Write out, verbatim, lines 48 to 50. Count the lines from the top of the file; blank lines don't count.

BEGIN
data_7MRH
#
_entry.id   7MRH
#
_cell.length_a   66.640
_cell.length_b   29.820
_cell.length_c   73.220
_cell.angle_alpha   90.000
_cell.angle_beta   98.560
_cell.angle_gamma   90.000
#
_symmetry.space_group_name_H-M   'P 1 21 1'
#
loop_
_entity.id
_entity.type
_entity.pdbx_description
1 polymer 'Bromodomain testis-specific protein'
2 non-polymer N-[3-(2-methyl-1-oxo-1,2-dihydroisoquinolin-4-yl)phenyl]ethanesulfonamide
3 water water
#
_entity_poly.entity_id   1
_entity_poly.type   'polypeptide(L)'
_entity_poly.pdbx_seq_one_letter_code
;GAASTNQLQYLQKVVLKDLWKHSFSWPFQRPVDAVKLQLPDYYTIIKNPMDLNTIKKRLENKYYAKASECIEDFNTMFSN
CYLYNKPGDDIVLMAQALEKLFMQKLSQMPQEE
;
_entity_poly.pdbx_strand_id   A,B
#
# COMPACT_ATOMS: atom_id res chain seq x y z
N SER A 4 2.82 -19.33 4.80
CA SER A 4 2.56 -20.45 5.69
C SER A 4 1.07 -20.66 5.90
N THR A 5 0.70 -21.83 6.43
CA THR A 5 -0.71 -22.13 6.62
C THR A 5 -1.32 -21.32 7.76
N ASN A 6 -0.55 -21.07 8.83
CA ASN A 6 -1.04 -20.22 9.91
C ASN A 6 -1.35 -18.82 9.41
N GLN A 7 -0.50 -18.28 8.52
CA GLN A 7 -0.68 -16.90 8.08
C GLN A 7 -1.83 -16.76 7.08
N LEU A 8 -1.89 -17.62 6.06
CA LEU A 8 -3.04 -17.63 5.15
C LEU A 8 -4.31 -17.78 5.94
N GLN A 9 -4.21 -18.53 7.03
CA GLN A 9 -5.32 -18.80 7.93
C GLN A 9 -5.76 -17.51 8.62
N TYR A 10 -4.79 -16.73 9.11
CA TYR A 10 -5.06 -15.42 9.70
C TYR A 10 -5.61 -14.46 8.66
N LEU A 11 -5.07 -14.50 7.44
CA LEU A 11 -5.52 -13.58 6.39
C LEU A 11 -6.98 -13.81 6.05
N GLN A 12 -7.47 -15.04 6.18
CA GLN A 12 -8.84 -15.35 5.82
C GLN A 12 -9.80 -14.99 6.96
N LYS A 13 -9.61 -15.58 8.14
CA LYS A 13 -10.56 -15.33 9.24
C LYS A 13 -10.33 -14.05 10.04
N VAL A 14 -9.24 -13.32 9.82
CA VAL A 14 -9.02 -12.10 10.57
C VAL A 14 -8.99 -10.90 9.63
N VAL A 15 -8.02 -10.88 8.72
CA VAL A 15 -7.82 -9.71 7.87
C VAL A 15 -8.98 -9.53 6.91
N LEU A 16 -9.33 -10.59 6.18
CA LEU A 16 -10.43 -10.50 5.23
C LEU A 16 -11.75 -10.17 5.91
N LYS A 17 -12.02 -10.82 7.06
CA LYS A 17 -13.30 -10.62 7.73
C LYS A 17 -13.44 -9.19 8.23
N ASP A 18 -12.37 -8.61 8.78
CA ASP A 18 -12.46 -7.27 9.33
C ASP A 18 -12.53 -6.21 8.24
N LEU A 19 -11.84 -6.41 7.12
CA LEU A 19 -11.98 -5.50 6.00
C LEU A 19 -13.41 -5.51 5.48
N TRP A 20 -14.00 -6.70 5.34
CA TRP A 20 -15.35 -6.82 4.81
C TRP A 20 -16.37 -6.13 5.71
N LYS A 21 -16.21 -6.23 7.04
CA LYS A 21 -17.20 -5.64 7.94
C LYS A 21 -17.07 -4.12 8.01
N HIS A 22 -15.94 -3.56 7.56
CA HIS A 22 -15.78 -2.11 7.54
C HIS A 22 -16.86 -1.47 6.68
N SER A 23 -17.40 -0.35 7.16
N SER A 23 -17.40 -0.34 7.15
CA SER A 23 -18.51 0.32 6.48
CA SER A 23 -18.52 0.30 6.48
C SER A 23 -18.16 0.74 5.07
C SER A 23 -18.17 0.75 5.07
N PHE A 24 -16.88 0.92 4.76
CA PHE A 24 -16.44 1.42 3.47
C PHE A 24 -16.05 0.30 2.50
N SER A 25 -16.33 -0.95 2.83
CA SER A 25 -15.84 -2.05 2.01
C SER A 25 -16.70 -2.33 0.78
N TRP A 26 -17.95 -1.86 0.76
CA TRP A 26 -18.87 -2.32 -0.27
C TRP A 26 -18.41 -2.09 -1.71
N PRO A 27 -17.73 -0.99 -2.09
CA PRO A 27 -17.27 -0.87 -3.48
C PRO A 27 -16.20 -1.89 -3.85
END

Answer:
C GLN A 9 -5.76 -17.51 8.62
N TYR A 10 -4.79 -16.73 9.11
CA TYR A 10 -5.06 -15.42 9.70